A conflict that is managed by other actors, especially in the Middle East, scales up and becomes an ever more dangerous ticking bomb. This is what we are witnessing. 

More and more countries like Russia, France, and Turkey, are entering the Libyan scenario. Which of these geopolitical powers could endanger the Italian energy and political interests, and why? 

All of them. When a country loses its industrial, economic or social leadership in a context as complex as the African or Middle-Eastern one, everyone becomes a potential competitor. 

Without any doubt Russia, Turkey, and France are the main threats — also considering the envy that the long-time presence of ENI (the Italian multinational oil and gas company) in the country could provoke. Keep in mind that he company has been operating in Libya for more than 40 years.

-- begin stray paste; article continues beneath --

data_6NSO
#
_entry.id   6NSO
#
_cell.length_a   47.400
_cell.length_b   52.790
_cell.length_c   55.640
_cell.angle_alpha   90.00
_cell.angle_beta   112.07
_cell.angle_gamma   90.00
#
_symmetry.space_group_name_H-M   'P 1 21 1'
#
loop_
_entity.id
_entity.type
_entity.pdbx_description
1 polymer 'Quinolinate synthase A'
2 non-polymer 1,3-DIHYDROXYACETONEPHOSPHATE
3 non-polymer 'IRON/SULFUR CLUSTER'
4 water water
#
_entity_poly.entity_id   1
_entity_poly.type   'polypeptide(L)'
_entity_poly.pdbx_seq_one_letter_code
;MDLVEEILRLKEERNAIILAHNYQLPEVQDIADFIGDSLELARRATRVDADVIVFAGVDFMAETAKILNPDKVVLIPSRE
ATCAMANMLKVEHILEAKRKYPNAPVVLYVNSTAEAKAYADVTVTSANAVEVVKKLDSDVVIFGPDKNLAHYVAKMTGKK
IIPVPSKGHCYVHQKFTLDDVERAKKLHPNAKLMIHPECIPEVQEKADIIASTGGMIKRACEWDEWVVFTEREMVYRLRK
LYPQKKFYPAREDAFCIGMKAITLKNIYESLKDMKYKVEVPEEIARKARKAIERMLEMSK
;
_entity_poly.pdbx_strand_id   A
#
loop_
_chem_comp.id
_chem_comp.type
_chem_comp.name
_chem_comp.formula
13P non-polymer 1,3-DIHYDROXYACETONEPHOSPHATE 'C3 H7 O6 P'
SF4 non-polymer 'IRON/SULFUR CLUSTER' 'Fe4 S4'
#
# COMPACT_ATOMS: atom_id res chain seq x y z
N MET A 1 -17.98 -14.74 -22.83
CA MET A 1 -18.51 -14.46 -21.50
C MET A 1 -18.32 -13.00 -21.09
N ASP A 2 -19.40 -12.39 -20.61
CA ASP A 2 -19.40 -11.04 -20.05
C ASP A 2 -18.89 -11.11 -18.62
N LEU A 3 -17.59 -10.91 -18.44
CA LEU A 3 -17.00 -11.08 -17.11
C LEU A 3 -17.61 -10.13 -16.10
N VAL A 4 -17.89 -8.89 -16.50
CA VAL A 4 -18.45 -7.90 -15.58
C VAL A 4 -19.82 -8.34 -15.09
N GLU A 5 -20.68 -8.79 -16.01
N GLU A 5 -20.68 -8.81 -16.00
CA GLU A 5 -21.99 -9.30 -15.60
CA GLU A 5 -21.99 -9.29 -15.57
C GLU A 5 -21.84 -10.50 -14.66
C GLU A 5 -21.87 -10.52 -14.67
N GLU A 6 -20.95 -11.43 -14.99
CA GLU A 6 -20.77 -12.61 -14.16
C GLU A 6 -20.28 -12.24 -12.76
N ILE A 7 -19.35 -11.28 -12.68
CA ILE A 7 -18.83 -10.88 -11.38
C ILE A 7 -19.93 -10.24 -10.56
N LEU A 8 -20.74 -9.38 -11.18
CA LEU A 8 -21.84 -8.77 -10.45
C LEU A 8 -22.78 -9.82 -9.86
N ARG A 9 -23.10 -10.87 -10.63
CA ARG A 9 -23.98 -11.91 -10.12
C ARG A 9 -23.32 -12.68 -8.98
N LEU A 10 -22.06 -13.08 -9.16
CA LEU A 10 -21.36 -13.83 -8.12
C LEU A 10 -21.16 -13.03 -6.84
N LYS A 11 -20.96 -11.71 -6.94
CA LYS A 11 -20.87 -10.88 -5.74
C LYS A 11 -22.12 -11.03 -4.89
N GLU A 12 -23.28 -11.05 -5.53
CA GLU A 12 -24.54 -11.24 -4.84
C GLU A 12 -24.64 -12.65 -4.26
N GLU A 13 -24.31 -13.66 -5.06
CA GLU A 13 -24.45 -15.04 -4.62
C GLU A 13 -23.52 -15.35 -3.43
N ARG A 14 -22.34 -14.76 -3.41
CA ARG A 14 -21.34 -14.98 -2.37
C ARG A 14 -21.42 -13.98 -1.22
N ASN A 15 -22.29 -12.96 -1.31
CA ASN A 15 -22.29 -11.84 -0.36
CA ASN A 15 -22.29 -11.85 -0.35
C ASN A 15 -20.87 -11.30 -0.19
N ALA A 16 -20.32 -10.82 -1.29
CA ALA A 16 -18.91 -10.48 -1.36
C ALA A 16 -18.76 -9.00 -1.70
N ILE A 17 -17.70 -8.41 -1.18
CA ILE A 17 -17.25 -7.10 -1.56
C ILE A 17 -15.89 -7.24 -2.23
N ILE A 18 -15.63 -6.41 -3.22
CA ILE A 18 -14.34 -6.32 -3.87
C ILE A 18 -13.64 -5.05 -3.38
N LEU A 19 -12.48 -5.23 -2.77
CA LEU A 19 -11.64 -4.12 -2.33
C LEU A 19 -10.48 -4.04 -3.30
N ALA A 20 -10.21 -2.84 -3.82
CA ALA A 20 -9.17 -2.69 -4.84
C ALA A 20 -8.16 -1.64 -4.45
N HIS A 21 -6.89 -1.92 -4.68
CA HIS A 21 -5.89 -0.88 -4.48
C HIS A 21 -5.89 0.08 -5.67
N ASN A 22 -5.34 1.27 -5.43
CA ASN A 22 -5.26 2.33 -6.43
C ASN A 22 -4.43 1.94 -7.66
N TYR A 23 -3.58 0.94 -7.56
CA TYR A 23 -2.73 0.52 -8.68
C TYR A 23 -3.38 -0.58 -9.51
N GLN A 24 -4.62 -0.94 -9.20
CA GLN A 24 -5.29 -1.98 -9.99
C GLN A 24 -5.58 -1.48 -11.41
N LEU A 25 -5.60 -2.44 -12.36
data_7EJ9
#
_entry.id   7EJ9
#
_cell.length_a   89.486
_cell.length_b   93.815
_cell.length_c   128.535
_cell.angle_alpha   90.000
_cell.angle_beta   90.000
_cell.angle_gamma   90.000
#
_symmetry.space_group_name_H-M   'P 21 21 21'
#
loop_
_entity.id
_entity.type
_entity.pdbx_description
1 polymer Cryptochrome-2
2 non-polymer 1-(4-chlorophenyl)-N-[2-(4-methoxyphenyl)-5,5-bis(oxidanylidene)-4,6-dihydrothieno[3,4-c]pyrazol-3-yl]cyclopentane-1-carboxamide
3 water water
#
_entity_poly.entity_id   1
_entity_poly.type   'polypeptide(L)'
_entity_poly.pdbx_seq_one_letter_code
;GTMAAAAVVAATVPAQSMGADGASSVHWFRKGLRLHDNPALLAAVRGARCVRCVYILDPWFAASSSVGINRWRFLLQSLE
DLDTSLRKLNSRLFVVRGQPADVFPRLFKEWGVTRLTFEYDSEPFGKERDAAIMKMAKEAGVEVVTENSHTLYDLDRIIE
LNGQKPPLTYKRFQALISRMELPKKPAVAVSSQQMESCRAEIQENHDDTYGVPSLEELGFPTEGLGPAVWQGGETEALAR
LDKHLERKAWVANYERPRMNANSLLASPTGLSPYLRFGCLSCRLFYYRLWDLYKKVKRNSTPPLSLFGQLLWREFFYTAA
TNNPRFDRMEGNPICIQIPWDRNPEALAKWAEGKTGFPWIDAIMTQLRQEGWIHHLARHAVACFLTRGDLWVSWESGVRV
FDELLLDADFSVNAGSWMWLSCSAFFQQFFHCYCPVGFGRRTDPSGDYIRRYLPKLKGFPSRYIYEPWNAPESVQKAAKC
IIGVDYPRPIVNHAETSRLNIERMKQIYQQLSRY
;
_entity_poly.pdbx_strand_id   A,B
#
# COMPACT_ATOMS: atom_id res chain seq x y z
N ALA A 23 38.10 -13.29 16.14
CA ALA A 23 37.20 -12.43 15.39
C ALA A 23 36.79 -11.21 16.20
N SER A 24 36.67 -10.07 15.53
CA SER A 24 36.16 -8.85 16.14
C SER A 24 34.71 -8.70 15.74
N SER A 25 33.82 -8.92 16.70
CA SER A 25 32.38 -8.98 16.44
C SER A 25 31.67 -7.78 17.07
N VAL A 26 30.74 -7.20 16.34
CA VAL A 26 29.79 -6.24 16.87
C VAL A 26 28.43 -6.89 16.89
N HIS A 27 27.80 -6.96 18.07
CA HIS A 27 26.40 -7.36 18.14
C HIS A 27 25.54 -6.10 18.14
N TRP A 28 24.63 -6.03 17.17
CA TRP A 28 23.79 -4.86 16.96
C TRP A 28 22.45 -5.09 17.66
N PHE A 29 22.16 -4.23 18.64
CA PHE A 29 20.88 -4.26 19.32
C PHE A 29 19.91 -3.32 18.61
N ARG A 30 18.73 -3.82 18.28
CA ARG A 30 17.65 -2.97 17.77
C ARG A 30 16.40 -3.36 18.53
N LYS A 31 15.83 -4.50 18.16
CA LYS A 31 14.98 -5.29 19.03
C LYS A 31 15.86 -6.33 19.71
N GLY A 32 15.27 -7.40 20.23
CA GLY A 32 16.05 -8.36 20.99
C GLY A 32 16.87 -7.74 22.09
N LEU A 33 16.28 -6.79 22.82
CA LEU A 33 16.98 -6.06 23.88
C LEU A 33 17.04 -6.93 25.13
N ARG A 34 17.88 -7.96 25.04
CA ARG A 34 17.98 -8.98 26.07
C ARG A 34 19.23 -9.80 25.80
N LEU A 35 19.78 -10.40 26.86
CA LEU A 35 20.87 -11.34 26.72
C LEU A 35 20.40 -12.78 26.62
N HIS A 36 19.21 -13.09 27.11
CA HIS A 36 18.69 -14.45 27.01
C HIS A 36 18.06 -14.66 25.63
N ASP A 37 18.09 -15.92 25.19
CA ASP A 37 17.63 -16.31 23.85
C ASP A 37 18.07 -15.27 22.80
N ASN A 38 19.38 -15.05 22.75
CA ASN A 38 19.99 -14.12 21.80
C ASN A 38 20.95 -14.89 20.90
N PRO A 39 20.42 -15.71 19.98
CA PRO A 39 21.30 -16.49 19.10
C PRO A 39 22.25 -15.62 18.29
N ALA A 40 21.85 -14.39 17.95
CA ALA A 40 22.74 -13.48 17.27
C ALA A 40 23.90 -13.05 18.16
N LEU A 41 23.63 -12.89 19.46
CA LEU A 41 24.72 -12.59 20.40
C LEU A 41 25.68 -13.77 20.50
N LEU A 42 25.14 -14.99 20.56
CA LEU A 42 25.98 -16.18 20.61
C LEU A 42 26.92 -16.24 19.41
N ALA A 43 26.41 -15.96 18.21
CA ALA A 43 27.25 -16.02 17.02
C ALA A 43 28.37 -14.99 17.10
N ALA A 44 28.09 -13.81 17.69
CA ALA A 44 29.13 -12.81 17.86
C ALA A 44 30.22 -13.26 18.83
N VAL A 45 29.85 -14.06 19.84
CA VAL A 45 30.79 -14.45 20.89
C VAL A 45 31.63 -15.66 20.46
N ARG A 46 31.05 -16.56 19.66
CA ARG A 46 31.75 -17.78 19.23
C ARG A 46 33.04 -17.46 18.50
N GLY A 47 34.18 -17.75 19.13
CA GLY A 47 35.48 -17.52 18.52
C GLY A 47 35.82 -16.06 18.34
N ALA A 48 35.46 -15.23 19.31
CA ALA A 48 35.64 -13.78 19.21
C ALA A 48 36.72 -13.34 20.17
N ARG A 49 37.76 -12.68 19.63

In your opinion, was it a mistake to partake in the international military intervention in Libya back in 2011? Were there any alternatives?  

Our friendship with Saif Al-Islam Gaddafi is well known, so we must firmly condemn what happened in 2011. The problem lays in the fact that, until 2011, the oil and gas sector was really growing at a dizzying pace, and no one could complain about it.

During the Gaddafi era, Italy was involved in great production processes related to oil fields and the development of important infrastructures both in the Cyrenaica and Tripolitanian regions.